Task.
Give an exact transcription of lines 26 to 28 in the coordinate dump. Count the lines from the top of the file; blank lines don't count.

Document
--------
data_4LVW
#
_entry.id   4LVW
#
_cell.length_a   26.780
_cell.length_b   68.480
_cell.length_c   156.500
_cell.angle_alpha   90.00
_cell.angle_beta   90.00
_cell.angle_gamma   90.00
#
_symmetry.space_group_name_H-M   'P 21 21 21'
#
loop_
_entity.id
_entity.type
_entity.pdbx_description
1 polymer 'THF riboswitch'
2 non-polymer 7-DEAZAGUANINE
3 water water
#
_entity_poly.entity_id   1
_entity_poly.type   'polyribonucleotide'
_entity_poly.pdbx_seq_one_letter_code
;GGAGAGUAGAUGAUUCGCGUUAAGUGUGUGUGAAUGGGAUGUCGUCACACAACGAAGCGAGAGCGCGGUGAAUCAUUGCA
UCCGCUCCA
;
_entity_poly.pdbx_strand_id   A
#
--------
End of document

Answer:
UCCGCUCCA
;
_entity_poly.pdbx_strand_id   A